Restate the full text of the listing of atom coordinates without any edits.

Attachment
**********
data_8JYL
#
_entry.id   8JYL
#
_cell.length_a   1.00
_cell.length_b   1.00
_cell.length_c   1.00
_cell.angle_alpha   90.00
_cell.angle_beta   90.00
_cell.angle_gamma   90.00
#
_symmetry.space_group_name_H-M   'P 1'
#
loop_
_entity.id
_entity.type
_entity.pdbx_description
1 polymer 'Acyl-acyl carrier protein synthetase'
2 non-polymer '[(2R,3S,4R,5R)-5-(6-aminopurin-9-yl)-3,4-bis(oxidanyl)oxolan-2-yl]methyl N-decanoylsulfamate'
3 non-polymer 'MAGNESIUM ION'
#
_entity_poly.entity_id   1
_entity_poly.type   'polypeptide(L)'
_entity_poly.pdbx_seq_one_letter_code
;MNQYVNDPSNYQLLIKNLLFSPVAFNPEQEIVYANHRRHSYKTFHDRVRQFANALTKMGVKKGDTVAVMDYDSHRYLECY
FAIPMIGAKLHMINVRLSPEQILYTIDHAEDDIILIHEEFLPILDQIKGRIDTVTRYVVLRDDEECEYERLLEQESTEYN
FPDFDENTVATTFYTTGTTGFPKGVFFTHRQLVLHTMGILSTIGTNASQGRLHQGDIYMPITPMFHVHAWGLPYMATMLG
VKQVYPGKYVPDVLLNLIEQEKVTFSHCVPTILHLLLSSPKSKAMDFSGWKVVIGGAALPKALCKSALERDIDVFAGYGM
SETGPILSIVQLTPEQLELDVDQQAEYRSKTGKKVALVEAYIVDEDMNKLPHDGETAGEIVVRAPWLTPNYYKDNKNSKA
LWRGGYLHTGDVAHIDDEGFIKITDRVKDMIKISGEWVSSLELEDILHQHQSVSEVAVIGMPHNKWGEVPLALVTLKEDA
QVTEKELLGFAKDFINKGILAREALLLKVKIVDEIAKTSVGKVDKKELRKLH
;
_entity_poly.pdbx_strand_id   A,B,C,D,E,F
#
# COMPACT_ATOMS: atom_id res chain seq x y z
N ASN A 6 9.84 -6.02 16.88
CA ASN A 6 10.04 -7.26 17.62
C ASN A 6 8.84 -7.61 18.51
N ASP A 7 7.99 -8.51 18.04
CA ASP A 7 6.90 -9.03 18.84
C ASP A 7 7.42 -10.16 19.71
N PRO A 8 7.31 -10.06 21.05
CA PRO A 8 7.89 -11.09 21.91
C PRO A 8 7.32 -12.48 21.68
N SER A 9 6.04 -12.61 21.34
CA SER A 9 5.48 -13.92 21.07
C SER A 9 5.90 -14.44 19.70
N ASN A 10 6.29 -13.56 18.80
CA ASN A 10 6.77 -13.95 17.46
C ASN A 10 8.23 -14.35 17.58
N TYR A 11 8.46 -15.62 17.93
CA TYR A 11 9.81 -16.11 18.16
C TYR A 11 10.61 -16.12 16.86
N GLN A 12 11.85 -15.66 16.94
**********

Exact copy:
data_8JYL
#
_entry.id   8JYL
#
_cell.length_a   1.00
_cell.length_b   1.00
_cell.length_c   1.00
_cell.angle_alpha   90.00
_cell.angle_beta   90.00
_cell.angle_gamma   90.00
#
_symmetry.space_group_name_H-M   'P 1'
#
loop_
_entity.id
_entity.type
_entity.pdbx_description
1 polymer 'Acyl-acyl carrier protein synthetase'
2 non-polymer '[(2R,3S,4R,5R)-5-(6-aminopurin-9-yl)-3,4-bis(oxidanyl)oxolan-2-yl]methyl N-decanoylsulfamate'
3 non-polymer 'MAGNESIUM ION'
#
_entity_poly.entity_id   1
_entity_poly.type   'polypeptide(L)'
_entity_poly.pdbx_seq_one_letter_code
;MNQYVNDPSNYQLLIKNLLFSPVAFNPEQEIVYANHRRHSYKTFHDRVRQFANALTKMGVKKGDTVAVMDYDSHRYLECY
FAIPMIGAKLHMINVRLSPEQILYTIDHAEDDIILIHEEFLPILDQIKGRIDTVTRYVVLRDDEECEYERLLEQESTEYN
FPDFDENTVATTFYTTGTTGFPKGVFFTHRQLVLHTMGILSTIGTNASQGRLHQGDIYMPITPMFHVHAWGLPYMATMLG
VKQVYPGKYVPDVLLNLIEQEKVTFSHCVPTILHLLLSSPKSKAMDFSGWKVVIGGAALPKALCKSALERDIDVFAGYGM
SETGPILSIVQLTPEQLELDVDQQAEYRSKTGKKVALVEAYIVDEDMNKLPHDGETAGEIVVRAPWLTPNYYKDNKNSKA
LWRGGYLHTGDVAHIDDEGFIKITDRVKDMIKISGEWVSSLELEDILHQHQSVSEVAVIGMPHNKWGEVPLALVTLKEDA
QVTEKELLGFAKDFINKGILAREALLLKVKIVDEIAKTSVGKVDKKELRKLH
;
_entity_poly.pdbx_strand_id   A,B,C,D,E,F
#
# COMPACT_ATOMS: atom_id res chain seq x y z
N ASN A 6 9.84 -6.02 16.88
CA ASN A 6 10.04 -7.26 17.62
C ASN A 6 8.84 -7.61 18.51
N ASP A 7 7.99 -8.51 18.04
CA ASP A 7 6.90 -9.03 18.84
C ASP A 7 7.42 -10.16 19.71
N PRO A 8 7.31 -10.06 21.05
CA PRO A 8 7.89 -11.09 21.91
C PRO A 8 7.32 -12.48 21.68
N SER A 9 6.04 -12.61 21.34
CA SER A 9 5.48 -13.92 21.07
C SER A 9 5.90 -14.44 19.70
N ASN A 10 6.29 -13.56 18.80
CA ASN A 10 6.77 -13.95 17.46
C ASN A 10 8.23 -14.35 17.58
N TYR A 11 8.46 -15.62 17.93
CA TYR A 11 9.81 -16.11 18.16
C TYR A 11 10.61 -16.12 16.86
N GLN A 12 11.85 -15.66 16.94